The poetry of Preeti Shah

Seasons of a Stroke

The last orange sun, through a stained glass of Autumn’s leaves, bleeds into a mind.
A cathedral of snowfall blankets Father, silenced and unmoved by Winter’s whispered prayers.
Now sings the chorus of spring, of nurturing worms rejoicing, in the barren grass where he lay.
The first hymn of the earth, the late memory, unforgotten, on the pew of summer, a white dewed rose.




Legacy: A Shadowless Flame

Dad passes away.
Our home recycles into an ashtray.
We all become fire at the end of a cigarette.
Then smoke.
Then existential clouds.
Then pour.
Then pour. And pour. And pour.

I overpour.
House plants drown like I do,
rotten to their roots,
with little swears
you can see in their brown arms, curling
to show me a finger.

Dad passes away.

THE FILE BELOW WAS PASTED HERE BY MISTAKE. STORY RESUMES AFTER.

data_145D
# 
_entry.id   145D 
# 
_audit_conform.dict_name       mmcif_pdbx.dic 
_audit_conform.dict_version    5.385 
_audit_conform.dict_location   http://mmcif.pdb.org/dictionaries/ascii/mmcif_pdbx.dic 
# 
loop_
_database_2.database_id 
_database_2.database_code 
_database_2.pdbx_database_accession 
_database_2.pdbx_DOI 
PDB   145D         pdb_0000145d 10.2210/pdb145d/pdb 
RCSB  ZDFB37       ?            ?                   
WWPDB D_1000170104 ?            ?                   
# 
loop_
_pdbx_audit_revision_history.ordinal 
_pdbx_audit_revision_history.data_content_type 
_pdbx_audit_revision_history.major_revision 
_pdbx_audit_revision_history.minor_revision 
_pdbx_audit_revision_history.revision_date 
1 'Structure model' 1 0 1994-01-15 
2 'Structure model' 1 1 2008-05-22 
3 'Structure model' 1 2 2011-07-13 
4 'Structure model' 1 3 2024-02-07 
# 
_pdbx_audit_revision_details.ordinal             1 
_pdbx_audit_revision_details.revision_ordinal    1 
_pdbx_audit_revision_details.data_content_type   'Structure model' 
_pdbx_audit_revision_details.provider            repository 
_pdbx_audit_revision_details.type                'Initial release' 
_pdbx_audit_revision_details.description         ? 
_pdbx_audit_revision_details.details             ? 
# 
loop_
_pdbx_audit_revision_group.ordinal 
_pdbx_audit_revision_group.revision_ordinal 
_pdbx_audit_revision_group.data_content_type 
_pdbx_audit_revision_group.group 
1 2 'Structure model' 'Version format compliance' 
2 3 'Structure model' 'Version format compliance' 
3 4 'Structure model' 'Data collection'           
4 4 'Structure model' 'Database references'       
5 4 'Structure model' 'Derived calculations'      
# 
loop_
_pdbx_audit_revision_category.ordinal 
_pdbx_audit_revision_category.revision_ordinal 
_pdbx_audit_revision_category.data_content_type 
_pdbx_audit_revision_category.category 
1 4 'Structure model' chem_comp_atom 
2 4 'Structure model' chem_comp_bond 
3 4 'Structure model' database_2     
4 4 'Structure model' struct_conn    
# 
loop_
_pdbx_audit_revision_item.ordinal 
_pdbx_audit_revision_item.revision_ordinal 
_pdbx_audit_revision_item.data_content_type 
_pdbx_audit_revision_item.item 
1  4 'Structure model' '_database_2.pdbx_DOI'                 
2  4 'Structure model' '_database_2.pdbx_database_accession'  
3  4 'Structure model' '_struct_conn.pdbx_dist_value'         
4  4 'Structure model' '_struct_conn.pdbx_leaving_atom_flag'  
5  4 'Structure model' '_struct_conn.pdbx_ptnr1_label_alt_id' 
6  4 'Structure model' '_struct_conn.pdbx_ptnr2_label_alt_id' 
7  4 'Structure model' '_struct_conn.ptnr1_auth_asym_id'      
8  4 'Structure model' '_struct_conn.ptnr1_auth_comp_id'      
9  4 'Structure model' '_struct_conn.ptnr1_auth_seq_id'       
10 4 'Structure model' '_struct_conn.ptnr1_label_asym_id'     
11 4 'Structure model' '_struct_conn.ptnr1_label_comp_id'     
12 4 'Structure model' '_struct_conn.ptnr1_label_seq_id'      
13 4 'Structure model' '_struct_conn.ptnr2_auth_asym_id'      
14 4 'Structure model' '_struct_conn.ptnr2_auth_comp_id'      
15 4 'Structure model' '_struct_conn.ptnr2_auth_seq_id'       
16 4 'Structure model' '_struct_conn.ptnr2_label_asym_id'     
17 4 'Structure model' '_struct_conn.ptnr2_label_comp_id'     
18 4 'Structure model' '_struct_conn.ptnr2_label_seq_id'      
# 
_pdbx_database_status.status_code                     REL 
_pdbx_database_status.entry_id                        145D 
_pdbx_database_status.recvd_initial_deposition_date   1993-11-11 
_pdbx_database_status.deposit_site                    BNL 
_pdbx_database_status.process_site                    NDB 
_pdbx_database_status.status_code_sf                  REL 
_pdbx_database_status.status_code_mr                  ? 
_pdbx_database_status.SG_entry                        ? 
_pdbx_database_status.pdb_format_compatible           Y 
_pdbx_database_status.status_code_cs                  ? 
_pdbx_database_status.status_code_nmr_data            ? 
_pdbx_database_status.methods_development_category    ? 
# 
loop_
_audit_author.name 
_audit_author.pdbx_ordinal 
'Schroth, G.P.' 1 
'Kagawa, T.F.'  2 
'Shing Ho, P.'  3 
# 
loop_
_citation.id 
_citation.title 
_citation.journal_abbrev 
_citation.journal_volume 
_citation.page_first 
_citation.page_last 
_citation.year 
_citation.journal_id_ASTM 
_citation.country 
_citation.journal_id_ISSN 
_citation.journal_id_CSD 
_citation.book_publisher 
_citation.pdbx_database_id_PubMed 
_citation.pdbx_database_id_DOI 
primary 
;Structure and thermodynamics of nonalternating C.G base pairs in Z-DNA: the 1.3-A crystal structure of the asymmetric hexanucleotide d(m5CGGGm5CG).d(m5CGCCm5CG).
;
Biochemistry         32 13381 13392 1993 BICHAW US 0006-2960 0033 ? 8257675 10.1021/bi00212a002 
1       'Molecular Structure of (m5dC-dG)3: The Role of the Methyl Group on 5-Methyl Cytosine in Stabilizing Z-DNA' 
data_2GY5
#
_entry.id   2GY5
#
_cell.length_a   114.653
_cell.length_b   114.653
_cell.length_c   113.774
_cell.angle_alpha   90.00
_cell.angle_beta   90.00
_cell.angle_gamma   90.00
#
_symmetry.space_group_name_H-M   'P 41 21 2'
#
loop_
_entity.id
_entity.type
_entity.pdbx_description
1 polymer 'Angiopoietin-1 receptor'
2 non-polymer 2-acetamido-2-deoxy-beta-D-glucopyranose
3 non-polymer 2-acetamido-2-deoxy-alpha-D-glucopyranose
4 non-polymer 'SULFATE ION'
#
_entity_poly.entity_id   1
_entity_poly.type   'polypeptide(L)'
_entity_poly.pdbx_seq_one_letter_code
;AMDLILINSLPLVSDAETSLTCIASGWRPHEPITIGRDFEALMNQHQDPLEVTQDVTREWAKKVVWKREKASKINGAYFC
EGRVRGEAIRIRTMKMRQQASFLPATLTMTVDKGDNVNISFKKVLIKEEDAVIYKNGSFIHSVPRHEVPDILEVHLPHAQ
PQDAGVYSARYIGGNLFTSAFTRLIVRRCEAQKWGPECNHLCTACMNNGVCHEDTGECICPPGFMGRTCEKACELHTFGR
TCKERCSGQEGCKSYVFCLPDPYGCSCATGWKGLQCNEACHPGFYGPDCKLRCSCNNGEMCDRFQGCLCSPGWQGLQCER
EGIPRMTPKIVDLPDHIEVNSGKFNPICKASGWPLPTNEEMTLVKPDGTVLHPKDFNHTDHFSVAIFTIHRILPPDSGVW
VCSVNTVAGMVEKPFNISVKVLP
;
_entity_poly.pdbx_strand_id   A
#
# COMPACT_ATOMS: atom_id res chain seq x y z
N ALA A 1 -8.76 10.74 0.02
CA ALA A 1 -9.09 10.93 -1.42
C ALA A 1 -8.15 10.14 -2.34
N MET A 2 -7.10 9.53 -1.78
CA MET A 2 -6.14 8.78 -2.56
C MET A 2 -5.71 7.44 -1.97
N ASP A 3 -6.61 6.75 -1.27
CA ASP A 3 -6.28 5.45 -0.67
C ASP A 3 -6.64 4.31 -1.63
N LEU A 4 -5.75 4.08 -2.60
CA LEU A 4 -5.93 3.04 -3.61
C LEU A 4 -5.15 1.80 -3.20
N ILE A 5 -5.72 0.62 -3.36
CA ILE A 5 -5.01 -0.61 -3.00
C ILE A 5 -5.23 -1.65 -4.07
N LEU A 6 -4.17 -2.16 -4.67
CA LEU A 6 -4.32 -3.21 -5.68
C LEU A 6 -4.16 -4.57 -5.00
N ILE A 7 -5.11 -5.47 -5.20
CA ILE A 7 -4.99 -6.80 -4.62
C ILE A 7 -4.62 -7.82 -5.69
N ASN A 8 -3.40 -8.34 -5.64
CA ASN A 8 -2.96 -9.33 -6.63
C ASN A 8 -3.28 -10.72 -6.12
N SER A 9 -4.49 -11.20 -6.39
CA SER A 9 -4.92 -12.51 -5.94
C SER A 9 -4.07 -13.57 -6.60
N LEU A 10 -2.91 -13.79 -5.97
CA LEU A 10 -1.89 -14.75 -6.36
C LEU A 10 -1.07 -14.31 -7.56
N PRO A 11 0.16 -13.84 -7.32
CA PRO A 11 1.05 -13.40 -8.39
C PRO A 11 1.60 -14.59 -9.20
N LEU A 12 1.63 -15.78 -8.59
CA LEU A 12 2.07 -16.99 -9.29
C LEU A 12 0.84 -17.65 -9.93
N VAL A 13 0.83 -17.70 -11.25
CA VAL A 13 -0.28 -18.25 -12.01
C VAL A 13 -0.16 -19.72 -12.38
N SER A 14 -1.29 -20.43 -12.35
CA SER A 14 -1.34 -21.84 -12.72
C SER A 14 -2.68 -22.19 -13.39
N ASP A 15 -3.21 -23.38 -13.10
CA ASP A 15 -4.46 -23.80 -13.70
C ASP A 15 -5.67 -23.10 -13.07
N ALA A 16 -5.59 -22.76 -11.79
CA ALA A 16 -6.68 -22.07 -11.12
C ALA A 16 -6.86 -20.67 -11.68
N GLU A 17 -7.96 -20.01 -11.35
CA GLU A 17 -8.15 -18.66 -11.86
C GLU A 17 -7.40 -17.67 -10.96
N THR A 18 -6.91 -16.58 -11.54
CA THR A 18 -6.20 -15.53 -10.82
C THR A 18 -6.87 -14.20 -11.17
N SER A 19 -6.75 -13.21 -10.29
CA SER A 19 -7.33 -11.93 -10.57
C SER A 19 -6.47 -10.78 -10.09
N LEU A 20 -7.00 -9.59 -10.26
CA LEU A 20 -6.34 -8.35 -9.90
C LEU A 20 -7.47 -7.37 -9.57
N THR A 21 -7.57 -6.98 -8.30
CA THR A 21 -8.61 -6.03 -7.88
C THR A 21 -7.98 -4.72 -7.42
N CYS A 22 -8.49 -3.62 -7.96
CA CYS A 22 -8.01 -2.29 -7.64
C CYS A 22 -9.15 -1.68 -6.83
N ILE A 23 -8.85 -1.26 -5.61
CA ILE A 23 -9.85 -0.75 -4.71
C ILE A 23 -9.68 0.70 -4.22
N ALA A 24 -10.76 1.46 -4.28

A candle suddenly blesses me
for burning it.
I still await light-years to receive
gratitude from stars
for my song of screams.
My screams like wax,
pouring, feeding, waning.
A moon for a mouth.

There is some light left in me.
You need to strike me with a flint
to spark a tinder of hope.
It may make you feel uncomfortable.
I’ll stay quiet,
naked as a wick,
knowing I was born only to burn out.

Dad passes away.
But leaves me the story of a shadowless flame.
The magic felt by the first men
and women,
who realized fear and comfort
could come from the same thing.
This shadowless flame, invisible to my eye,
still kindling and crackling with warmth.
A legacy is another name for a ghost.

Preeti Shah works in the healthcare field and volunteers to assist the underserved. Her work has appeared in Dash Literary Journal, The Fictional Café, The American Aesthetic, and elsewhere. She received her B.A. in Fine Arts specializing in Music from Rider University and enjoys songwriting. She resides in Queens, NY.

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